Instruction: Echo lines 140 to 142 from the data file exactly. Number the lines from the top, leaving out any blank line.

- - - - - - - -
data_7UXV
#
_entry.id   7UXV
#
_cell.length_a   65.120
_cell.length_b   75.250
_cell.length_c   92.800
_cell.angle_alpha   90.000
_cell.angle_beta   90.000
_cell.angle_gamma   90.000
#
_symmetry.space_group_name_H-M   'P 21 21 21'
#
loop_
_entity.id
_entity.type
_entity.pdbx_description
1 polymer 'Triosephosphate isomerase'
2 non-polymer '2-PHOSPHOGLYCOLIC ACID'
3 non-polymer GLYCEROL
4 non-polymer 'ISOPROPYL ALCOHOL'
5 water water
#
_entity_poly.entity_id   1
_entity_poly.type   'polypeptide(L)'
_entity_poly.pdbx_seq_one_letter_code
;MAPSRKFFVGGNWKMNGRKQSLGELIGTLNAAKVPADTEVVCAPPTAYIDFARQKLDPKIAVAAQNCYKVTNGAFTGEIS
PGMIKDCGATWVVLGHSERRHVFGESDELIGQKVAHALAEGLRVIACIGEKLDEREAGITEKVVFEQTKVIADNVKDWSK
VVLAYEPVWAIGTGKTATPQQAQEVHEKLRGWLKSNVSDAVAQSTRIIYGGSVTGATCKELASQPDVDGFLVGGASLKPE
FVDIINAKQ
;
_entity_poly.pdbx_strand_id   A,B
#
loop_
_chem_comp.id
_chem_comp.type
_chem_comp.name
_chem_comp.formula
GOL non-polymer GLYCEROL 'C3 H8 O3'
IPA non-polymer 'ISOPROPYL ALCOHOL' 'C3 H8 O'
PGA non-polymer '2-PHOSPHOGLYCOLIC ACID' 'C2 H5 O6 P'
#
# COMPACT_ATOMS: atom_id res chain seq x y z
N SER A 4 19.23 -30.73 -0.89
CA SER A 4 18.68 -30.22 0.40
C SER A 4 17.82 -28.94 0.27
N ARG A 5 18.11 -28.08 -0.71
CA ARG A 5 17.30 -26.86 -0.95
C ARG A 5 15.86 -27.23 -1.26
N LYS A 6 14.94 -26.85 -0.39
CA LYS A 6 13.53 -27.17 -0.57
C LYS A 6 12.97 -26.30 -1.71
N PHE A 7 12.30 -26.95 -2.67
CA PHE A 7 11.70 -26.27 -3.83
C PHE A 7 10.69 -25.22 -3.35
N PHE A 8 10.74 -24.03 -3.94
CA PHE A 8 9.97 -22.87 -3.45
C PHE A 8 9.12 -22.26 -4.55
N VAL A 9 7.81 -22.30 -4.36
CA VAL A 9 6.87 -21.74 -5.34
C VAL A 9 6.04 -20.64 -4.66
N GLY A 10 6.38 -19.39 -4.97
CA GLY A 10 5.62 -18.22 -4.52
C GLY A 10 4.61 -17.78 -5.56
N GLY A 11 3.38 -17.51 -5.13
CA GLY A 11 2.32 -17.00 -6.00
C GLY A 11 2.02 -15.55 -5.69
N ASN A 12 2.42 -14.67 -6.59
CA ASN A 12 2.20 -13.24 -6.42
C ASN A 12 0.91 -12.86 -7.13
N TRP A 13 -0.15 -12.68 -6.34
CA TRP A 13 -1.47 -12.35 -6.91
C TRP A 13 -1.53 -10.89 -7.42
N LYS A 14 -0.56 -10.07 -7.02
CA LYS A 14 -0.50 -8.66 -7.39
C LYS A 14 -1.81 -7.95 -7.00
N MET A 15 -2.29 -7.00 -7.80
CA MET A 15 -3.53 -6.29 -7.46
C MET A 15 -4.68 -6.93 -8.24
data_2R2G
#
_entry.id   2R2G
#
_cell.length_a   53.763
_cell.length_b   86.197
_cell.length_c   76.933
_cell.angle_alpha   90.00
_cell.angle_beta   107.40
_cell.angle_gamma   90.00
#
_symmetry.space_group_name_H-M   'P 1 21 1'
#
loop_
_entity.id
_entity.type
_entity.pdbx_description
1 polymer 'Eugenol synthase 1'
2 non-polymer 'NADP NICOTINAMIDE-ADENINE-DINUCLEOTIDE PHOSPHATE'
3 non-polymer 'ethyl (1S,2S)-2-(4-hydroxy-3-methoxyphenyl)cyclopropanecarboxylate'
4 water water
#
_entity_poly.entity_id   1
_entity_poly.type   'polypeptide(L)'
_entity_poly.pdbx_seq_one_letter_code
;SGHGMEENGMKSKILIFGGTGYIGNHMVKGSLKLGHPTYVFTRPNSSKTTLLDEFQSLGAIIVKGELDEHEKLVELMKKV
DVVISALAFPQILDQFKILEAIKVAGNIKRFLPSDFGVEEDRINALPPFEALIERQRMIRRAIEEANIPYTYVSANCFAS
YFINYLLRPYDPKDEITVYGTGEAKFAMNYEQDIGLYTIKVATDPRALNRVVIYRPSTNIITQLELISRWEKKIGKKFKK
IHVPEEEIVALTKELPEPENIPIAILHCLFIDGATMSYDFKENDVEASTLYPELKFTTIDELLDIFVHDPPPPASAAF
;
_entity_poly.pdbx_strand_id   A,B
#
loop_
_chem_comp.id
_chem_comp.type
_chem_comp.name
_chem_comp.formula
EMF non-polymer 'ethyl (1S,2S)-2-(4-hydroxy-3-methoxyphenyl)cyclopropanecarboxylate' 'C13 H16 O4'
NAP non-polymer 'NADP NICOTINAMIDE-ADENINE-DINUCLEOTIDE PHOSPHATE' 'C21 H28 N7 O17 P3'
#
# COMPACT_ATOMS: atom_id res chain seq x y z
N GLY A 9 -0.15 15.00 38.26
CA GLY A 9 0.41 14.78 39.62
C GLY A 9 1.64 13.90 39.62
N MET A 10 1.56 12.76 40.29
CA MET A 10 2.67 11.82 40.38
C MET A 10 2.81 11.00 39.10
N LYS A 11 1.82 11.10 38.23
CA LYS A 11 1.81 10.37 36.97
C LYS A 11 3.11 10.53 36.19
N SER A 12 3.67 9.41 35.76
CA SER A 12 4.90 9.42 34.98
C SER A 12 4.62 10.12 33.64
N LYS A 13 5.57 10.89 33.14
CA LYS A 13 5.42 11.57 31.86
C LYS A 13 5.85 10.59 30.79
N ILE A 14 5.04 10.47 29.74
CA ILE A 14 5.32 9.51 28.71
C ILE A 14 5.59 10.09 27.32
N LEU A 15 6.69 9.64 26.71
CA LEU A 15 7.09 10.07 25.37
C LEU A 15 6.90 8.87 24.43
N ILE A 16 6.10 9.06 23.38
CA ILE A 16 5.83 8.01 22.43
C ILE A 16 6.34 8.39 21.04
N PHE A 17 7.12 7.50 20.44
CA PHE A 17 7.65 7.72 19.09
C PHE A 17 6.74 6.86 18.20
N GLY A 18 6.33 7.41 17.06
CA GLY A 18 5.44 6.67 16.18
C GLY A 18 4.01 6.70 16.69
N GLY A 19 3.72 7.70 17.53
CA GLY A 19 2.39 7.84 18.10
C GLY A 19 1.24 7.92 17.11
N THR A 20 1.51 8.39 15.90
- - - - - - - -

CA LEU A 15 7.09 10.07 25.37
C LEU A 15 6.90 8.87 24.43
N ILE A 16 6.10 9.06 23.38